How Light Diffusion Can Affect Your Portrait’s Mood with Nino Batista
The mood in portraits is determined mostly by your subjects. After all, a smile is markedly different from a scowl, and laughing is the opposite of crying. Emotion in your portrait work comes from the human element almost entirely, for lots of obvious reasons.
That said, other elements in your portraits can affect and enhance their overall mood—especially the lighting. Simple decisions about light diffusion can alter or augment the mood you are after.
There are differing opinions on what light diffusion does to a portrait’s mood. It’s subjective. But there are some tried and true light diffusion techniques that work consistently to evoke or enhance specific moods in human subjects.
Our Main Light Source
Let’s start our analysis by considering the main light source all of us are familiar with: the sun. The mighty orb of life on Earth provides us with light to see, heat to survive and energy. But the sun is also the main reason we perceive light in certain ways as human beings, simply because it is ever present in our lives.
A bright, cloudless summer day is almost always associated with fun times, perhaps sporting events, days at the beach, summer. These things and the emotions they illicit are positive to most people. Bright, clear, nondiffused light tends to come across as exciting (or at least high energy) in a portrait, or as mysterious and perhaps powerful.
Super-soft, diffused light comes from the sun on cloudy days, rainy days and right before dawn and sunset. These moods are generally more somber, or peaceful and relaxed. Soft diffused light is gentle, soft, polished, clear, welcoming. This is one reason beginner lighting tips tell you to use diffused light at all times for portraits: It’s generally more flattering, laid back and simpler to digest visually.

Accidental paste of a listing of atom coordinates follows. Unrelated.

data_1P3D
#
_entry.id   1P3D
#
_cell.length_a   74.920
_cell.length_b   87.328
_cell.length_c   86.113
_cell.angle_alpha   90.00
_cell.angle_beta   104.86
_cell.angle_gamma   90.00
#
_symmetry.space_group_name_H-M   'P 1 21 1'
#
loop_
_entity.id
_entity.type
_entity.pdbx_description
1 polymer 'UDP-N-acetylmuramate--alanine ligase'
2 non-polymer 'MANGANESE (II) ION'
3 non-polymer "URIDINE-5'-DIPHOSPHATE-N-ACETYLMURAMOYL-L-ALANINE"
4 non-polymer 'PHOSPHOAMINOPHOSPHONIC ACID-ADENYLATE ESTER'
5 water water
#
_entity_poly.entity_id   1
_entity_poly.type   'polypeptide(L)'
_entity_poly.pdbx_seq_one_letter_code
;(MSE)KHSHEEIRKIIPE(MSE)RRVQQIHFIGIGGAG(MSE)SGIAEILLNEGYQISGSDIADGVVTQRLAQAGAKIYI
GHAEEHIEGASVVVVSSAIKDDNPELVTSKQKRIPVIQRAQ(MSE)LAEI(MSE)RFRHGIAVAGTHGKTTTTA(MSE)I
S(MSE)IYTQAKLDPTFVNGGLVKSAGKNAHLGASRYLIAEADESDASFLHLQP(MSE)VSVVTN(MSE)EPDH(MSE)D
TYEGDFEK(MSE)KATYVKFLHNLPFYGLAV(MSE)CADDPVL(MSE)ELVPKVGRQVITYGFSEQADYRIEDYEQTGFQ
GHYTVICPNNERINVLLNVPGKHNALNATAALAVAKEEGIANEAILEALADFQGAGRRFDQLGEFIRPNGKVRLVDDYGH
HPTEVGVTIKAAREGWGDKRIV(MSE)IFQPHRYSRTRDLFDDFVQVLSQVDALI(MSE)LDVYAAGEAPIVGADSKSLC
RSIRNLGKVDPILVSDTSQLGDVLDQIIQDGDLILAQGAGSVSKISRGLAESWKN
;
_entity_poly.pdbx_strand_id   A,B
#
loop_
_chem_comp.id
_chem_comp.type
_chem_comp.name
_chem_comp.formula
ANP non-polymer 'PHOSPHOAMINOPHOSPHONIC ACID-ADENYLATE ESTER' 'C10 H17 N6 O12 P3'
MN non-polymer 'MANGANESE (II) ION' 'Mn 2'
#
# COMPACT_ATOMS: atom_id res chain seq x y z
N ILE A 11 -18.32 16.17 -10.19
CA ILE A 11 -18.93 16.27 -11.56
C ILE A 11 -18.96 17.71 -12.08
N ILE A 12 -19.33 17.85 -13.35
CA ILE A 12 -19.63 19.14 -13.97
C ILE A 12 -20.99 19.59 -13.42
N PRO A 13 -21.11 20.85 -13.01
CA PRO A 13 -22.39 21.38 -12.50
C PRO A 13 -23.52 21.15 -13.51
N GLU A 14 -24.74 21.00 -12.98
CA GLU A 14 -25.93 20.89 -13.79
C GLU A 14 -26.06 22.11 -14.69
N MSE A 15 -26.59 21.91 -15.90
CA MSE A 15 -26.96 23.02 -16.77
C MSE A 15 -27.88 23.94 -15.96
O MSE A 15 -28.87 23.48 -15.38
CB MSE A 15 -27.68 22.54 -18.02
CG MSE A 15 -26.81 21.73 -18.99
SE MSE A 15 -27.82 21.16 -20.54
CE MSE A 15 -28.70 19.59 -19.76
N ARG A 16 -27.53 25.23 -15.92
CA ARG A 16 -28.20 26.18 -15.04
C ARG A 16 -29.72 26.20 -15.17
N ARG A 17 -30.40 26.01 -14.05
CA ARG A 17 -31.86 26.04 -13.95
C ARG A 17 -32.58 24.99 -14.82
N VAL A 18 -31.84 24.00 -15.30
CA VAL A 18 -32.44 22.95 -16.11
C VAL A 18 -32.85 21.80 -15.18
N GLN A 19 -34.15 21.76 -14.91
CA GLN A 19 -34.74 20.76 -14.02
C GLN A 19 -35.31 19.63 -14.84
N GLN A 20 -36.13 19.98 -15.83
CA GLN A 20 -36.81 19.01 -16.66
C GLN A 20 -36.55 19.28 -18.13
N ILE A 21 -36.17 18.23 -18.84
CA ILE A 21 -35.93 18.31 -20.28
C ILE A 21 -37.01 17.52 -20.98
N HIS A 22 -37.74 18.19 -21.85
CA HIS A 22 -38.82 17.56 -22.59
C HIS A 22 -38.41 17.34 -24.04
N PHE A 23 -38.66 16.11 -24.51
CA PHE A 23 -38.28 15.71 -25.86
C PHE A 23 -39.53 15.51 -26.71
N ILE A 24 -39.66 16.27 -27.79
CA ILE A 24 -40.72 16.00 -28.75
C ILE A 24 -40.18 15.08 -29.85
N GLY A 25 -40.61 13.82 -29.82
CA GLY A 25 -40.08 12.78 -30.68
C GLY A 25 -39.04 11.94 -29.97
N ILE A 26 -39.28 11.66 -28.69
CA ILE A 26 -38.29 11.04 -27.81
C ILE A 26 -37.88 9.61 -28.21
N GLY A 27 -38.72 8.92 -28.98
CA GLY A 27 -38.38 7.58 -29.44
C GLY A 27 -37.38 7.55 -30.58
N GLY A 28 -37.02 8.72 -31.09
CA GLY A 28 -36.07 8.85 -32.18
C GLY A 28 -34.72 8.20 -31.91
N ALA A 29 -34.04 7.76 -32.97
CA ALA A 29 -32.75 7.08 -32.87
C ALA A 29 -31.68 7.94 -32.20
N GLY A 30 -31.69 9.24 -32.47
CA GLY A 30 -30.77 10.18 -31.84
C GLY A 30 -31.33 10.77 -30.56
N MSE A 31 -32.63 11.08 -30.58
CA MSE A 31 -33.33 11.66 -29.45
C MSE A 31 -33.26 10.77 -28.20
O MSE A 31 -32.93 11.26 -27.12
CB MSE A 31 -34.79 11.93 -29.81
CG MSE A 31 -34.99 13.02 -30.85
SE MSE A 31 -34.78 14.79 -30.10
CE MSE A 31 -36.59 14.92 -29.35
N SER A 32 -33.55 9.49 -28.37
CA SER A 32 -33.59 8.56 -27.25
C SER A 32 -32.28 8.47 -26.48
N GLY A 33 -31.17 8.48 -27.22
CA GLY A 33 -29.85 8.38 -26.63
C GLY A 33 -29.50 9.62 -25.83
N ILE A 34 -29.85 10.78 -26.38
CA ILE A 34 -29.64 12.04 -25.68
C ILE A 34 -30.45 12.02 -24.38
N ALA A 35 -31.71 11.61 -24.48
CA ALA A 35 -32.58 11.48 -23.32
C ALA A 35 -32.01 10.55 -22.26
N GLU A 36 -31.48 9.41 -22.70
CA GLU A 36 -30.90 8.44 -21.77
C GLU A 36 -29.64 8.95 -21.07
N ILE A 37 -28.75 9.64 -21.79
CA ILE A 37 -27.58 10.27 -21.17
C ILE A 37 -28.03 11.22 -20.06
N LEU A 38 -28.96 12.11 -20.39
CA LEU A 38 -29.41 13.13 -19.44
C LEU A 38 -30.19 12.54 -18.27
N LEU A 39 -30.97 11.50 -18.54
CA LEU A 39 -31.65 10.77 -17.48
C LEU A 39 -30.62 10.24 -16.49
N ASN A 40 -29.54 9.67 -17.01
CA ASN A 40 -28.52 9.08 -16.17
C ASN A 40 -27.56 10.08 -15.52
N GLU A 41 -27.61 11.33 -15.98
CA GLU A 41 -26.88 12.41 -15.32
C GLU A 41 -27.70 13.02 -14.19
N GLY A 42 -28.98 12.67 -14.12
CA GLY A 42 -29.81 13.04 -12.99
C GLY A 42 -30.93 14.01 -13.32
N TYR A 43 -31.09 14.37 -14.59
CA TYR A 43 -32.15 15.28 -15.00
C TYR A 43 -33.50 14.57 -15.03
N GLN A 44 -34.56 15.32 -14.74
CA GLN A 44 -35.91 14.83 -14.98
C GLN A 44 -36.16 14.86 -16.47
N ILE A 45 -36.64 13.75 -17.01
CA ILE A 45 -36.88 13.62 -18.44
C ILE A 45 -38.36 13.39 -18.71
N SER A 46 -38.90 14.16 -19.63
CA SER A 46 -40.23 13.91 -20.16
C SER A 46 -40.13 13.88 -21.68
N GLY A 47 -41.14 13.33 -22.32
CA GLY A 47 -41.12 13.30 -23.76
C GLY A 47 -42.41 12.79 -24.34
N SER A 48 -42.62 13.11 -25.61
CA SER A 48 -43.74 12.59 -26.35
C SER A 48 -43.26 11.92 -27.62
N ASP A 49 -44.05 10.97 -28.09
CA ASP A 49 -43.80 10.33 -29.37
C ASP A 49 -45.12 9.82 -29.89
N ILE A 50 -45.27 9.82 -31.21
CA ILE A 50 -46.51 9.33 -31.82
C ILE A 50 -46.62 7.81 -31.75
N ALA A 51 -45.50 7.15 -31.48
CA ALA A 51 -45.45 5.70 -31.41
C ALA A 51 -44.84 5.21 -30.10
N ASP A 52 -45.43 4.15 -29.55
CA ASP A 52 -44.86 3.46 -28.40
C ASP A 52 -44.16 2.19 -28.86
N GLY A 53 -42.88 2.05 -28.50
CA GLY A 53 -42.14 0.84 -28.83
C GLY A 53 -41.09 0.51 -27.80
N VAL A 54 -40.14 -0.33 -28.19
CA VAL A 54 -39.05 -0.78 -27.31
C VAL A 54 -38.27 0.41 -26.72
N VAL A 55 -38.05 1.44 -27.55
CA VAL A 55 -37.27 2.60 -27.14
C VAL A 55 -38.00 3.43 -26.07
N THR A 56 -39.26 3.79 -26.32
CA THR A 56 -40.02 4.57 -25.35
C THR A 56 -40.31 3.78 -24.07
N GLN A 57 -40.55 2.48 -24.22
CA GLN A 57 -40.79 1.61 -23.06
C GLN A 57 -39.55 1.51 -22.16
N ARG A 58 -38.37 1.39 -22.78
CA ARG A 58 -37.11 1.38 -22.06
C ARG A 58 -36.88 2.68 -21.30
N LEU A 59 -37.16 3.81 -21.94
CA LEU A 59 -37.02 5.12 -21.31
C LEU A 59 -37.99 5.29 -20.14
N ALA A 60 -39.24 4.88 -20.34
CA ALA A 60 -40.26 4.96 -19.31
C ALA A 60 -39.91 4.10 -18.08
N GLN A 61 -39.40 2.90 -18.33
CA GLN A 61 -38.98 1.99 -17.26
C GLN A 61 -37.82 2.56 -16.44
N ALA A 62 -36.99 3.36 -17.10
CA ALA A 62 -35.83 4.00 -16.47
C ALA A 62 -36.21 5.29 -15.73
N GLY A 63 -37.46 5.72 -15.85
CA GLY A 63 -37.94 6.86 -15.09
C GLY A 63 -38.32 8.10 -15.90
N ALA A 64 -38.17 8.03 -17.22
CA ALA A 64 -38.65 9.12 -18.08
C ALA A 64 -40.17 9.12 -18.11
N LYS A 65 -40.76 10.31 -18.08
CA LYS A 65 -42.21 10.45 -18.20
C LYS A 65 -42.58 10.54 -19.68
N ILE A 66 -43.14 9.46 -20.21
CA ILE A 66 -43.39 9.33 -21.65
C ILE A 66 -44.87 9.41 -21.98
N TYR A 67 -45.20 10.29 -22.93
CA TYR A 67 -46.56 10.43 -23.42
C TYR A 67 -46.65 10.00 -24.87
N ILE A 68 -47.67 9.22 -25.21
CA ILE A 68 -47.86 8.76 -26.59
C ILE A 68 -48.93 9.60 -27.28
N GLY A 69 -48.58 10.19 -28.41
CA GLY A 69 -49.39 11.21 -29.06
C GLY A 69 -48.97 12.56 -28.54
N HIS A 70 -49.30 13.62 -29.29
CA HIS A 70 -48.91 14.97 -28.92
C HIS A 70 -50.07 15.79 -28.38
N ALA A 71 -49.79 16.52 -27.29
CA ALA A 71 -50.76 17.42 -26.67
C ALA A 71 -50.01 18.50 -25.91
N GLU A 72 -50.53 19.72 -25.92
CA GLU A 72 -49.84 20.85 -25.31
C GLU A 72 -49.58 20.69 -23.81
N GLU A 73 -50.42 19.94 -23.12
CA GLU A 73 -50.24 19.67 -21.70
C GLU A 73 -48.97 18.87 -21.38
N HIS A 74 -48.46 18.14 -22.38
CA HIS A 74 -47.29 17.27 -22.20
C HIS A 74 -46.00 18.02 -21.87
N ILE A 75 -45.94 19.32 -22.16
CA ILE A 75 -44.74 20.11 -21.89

What Affects Light Diffusion
When working with light modifiers, it can be confusing to figure out what does what, why you would choose one over another and how to use them correctly. It helps immensely to understand how light diffusion is affected by modifiers. The three main factors that affect light diffusion overall are:
- Light scattering caused by translucent material (fabric, nylon, plastic, etc.)
- Light source size
- Light source distance to subject
When a light scattering element is present, such as the fabric on a softbox, the directionality of the light coming off the bulb is scattered at the atomic level. Photons that radiate outward from the bare light source go in a straight line (radially, away from the bulb) until they are sent through some scattering element. The translucent fabric in a softbox sends those photons in every direction because they get reflected and scattered by the fabric. By changing the (mostly) directional aspect of the photons coming off the bulb, the light emitting from the softbox now causes “light wrap” due to the photons coming off the fabric in every direction. Light diffusion doesn’t mean the photons are changed—it just means they are moving in more random directions.
This doesn’t mean much if the light source is very small (see factor No. 2). When you use a 6-foot softbox, the scattered photons come off a larger surface area than, say, a 7-inch reflector. This heavily affects light wrap, or light softness, because the modifier is large in comparison to the subject (a human). Even if both the softbox and reflector have diffusion fabric on them, the much smaller reflector doesn’t afford you much diffusion because it’s so much smaller than the softbox overall. You cannot get a light modifier that’s smaller than a human skull to wrap light around someone’s head for a super-soft look.
How far is the light from your subject? This affects which photons are hitting the subject and—crucially—which ones are not. When light scatters while passing through the face fabric of a softbox, the photons go out in every direction outward from it. The closer the modifier is to your subject, the more wildly scattered the light is hitting your subject. Imagine the 6-foot softbox just 4 feet from your subject, directly in front of their face. It would be radically wider than your subject, of course, and at that proximity, the scattered light coming from it would hit both sides of the subject’s head easily. This is the concept of light wrap, essentially.